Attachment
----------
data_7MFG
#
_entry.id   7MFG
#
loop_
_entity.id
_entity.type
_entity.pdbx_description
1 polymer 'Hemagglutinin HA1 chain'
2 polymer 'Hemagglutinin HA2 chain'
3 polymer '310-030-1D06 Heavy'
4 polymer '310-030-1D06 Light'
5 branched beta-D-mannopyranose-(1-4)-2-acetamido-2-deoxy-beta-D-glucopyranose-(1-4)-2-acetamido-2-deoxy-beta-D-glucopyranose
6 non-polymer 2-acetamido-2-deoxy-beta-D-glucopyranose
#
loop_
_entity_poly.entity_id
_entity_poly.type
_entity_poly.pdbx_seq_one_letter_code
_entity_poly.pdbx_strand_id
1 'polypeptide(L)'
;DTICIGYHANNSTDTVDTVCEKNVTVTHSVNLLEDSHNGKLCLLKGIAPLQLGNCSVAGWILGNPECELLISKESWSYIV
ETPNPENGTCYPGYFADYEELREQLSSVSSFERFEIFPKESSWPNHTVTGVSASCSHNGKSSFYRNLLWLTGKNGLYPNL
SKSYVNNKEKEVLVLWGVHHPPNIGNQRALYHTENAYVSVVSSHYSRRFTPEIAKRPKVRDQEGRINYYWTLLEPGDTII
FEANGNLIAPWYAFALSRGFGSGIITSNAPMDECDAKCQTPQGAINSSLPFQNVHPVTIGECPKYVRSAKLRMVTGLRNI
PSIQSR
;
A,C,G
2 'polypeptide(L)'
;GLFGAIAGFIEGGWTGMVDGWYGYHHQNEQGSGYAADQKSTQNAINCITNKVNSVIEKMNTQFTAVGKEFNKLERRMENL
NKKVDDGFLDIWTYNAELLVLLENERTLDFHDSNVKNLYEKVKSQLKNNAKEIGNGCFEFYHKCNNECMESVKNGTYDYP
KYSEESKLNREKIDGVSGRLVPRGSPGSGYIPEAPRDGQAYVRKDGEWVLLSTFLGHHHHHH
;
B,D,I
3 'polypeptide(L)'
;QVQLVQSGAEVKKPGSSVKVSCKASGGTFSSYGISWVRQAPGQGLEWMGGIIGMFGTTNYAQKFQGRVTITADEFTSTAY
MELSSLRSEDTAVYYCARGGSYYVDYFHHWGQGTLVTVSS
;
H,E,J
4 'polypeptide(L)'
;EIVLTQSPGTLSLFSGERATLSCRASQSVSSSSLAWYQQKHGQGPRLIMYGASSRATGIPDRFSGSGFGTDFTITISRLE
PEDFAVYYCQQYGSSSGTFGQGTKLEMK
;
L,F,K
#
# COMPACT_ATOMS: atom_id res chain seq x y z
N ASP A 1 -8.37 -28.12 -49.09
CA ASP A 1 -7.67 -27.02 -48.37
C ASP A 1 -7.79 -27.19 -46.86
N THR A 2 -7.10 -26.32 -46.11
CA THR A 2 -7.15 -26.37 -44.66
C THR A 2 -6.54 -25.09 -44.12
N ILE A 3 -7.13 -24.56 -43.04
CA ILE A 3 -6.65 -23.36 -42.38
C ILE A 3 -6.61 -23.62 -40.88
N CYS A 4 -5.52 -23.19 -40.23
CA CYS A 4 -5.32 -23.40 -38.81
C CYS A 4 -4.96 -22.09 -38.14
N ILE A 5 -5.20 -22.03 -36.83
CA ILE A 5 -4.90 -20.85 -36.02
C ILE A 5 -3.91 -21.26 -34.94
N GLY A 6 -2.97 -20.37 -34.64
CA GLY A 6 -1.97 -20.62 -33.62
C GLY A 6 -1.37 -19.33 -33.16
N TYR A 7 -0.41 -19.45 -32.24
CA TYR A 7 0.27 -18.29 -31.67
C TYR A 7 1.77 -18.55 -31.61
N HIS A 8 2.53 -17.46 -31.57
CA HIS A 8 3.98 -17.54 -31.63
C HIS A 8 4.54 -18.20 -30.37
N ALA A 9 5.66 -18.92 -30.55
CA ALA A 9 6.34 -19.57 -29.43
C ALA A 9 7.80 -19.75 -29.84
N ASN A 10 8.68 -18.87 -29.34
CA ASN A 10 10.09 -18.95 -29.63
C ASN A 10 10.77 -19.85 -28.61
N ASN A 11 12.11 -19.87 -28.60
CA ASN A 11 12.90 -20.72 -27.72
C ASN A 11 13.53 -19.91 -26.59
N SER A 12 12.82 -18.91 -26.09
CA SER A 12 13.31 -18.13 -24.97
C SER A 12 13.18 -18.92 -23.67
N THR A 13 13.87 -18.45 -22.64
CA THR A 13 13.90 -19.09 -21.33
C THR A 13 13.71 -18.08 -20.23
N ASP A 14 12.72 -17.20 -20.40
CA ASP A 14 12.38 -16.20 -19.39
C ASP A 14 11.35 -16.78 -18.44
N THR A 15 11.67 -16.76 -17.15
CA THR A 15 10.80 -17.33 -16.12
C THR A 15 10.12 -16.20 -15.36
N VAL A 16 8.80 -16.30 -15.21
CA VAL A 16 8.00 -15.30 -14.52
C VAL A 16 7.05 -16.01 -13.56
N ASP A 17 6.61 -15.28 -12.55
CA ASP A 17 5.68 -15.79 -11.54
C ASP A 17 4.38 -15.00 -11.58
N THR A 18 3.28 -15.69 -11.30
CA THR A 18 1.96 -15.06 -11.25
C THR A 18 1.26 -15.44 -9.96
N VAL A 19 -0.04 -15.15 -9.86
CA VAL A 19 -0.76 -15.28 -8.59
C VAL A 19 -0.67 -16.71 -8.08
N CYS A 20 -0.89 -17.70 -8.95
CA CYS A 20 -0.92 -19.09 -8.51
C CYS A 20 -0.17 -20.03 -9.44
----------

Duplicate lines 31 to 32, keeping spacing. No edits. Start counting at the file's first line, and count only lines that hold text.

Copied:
NKKVDDGFLDIWTYNAELLVLLENERTLDFHDSNVKNLYEKVKSQLKNNAKEIGNGCFEFYHKCNNECMESVKNGTYDYP
KYSEESKLNREKIDGVSGRLVPRGSPGSGYIPEAPRDGQAYVRKDGEWVLLSTFLGHHHHHH